Social Research Glossary
Citation reference: Harvey, L., 2012-17, Social Research Glossary, Quality Research International, http://www.qualityresearchinternational.com/socialresearch/
This is a dynamic glossary and the author would welcome any e-mail suggestions for additions or amendments. Page updated 2 January, 2017 , © Lee Harvey 2012–2017.
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Wealth is the accumulation of money, property and capital by an individual, organisation or country.
Wealth includes all assets as well as money held by an entity.
Investopedia (2013) defines wealth as:
A measure of the value of all of the assets of worth owned by a person, community, company or country. Wealth is the found by taking the total market value of all the physical and intangible assets of the entity and then subtracting all debts.
The Guardian (2013) reported:
Total household wealth in the UK has soared past the £7tn mark for the first time, research has found.
Net wealth, which includes the value of residential buildings and financial assets held by households, minus outstanding debts, has been estimated at £7.05tn for the end of 2012.
Lloyds TSB Private Banking, which carried out the research,...said a rise in financial assets had boosted the increase in household wealth over the past decade, contributing £1.7tn to the overall rise.
Financial assets include bank and building society deposits, government bonds, shares in listed companies, life assurance and pensions.
Domhoff (2013) wrote:
Generally speaking, wealth is the value of everything a person or family owns, minus any debts. However, for purposes of studying the wealth distribution, economists define wealth in terms of marketable assets, such as real estate, stocks, and bonds, leaving aside consumer durables like cars and household items because they are not as readily converted into cash and are more valuable to their owners for use purposes than they are for resale (see Wolff, 2004, p. 4, for a full discussion of these issues). Once the value of all marketable assets is determined, then all debts, such as home mortgages and credit card debts, are subtracted, which yields a person's net worth. In addition, economists use the concept of financial wealth -- also referred to in this document as "non-home wealth" -- which is defined as net worth minus net equity in owner-occupied housing. As Wolff (2004, p. 5) explains, "Financial wealth is a more 'liquid' concept than marketable wealth, since one's home is difficult to convert into cash in the short term. It thus reflects the resources that may be immediately available for consumption or various forms of investments."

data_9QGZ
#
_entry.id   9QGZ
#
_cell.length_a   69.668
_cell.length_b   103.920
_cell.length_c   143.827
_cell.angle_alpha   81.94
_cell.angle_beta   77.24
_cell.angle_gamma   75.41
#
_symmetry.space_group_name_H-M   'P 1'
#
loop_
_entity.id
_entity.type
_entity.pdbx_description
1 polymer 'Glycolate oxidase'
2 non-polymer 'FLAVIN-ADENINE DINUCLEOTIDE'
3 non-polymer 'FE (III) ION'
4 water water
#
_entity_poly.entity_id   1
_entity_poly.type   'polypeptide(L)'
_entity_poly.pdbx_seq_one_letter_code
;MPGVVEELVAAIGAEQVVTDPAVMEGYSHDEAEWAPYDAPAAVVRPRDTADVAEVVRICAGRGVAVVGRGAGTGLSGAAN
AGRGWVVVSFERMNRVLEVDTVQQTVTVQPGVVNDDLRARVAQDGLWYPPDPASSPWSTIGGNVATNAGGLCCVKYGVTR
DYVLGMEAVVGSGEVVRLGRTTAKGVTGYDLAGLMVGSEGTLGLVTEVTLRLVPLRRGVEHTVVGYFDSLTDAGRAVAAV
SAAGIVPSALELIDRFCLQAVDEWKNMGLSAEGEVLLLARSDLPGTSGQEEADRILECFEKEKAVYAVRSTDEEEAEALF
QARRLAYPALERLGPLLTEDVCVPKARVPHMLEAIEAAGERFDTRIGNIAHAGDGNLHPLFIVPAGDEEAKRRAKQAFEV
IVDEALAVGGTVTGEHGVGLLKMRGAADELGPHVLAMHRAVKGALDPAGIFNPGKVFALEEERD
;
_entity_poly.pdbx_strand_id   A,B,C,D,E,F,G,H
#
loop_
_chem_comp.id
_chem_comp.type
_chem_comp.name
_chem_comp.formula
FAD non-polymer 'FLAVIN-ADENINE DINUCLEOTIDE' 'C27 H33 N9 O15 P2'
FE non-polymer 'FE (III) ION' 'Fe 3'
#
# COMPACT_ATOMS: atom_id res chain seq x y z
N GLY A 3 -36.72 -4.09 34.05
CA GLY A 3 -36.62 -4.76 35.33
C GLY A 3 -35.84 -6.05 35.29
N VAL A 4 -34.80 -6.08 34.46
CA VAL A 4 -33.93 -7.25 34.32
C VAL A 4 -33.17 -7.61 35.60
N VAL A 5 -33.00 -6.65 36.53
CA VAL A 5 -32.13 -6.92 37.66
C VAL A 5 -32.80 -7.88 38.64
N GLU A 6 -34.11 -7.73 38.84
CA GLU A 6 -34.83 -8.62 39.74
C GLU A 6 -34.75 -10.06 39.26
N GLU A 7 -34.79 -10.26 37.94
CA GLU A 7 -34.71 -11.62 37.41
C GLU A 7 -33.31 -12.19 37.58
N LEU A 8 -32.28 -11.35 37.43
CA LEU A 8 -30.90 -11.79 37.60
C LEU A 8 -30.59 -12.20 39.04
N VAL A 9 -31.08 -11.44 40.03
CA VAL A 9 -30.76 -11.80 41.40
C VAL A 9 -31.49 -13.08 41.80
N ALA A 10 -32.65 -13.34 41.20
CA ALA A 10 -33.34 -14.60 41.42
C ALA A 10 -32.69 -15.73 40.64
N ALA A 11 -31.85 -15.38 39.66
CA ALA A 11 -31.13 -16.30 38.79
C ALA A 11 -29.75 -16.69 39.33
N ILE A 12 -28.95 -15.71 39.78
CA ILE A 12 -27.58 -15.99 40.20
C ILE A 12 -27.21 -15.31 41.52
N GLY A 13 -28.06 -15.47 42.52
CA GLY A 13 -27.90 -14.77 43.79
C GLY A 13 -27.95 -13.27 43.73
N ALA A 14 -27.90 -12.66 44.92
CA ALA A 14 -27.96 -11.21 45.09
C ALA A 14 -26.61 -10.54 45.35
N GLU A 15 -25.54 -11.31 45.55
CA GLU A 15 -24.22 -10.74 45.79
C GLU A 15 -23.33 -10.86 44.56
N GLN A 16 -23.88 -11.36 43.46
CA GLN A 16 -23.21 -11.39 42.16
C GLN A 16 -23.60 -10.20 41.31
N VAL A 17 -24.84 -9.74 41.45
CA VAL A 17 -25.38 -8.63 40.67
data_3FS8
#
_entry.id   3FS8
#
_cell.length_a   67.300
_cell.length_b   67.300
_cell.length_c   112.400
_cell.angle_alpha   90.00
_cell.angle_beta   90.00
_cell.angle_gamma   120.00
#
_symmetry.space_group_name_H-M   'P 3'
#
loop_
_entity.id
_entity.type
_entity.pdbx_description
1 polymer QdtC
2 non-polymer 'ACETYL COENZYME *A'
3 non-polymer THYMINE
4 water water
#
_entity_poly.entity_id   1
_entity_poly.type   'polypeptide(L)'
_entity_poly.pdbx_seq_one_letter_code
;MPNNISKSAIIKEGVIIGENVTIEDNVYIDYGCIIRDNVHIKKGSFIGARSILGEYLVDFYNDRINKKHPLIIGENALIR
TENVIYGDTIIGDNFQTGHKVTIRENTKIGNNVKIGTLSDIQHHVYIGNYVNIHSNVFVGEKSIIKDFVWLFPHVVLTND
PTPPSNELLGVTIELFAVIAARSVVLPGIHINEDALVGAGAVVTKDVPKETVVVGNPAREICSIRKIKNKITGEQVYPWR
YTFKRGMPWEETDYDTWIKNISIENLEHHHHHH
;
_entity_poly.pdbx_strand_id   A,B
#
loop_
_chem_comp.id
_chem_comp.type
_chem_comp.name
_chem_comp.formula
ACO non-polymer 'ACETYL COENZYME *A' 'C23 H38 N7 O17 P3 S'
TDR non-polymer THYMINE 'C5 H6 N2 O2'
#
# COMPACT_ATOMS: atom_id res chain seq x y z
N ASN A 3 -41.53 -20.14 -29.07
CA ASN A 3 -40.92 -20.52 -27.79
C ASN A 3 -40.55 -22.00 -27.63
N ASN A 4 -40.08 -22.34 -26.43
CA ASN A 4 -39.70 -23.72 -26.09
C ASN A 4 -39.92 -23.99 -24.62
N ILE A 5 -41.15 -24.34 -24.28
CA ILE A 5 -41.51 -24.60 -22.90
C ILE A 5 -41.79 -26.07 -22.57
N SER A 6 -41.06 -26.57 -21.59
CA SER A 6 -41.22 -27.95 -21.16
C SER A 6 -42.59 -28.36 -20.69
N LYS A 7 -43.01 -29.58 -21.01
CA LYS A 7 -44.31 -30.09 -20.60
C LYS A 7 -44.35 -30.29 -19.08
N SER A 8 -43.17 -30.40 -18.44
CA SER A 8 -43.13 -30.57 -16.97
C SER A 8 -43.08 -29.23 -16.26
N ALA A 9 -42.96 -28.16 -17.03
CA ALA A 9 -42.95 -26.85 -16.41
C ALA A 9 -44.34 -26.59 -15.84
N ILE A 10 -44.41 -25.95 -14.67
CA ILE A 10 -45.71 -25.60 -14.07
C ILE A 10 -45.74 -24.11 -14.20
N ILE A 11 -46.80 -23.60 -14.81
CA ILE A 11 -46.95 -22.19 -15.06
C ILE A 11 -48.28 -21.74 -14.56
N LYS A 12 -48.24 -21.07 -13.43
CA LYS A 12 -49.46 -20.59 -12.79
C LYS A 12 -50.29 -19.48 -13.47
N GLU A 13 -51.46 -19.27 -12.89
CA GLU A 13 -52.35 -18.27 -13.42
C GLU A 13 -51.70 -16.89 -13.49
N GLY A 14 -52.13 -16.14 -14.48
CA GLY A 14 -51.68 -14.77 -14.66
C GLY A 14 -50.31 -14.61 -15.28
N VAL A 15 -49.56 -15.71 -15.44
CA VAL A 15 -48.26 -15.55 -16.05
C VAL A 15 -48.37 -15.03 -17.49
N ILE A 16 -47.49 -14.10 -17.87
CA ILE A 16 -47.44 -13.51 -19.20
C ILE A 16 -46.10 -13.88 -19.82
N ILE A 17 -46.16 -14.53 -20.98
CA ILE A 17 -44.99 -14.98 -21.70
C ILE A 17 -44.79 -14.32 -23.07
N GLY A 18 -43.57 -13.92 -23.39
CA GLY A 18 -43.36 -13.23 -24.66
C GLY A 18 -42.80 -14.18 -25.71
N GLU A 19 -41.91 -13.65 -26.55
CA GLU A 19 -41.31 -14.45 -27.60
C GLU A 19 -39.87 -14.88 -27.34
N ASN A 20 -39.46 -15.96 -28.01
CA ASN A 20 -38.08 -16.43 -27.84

We also need to distinguish wealth from income. Income is what people earn from work, but also from dividends, interest, and any rents or royalties that are paid to them on properties they own. In theory, those who own a great deal of wealth may or may not have high incomes, depending on the returns they receive from their wealth, but in reality those at the very top of the wealth distribution usually have the most income. (But it's important to note that for the rich, most of that income does not come from "working": in 2008, only 19% of the income reported by the 13,480 individuals or families making over $10 million came from wages and salaries. See Norris, 2010, for more details.)
Domhoff, G.W., 2013, 'Wealth, Income, and Power', updated February 2013, available at http://www2.ucsc.edu/whorulesamerica/power/wealth.html, accessed 13 May 2013, still available 29 December 2016.
Guardian, 2013, 'UK household wealth tops £7 trillion for the first time', The Guardian, 8 April 2013, available at http://www.guardian.co.uk/money/2013/apr/08/household-wealth-tops-7-trillion, accessed 13 May 2013, still available 29 December 2016.
Investopedia, 2013, 'Definition of 'Wealth'', available at http://www.investopedia.com/terms/w/wealth.asp, accessed 13 May 2013, still available 29 December 2016.
Norris, F., 2010, 'Off the Charts: In '08 Downturn, Some Managed to Eke Out Millions', 24 July 2010, New York Times, p. B-3.
Wolff, E.N., 2004, 'Changes in household wealth in the 1980s and 1990s in the U.S.', Working Paper No. 407. Annandale-on-Hudson, NY: The Levy Economics Institute of Bard College.
copyright Lee Harvey 2012–2017
copyright Lee Harvey 2012–2017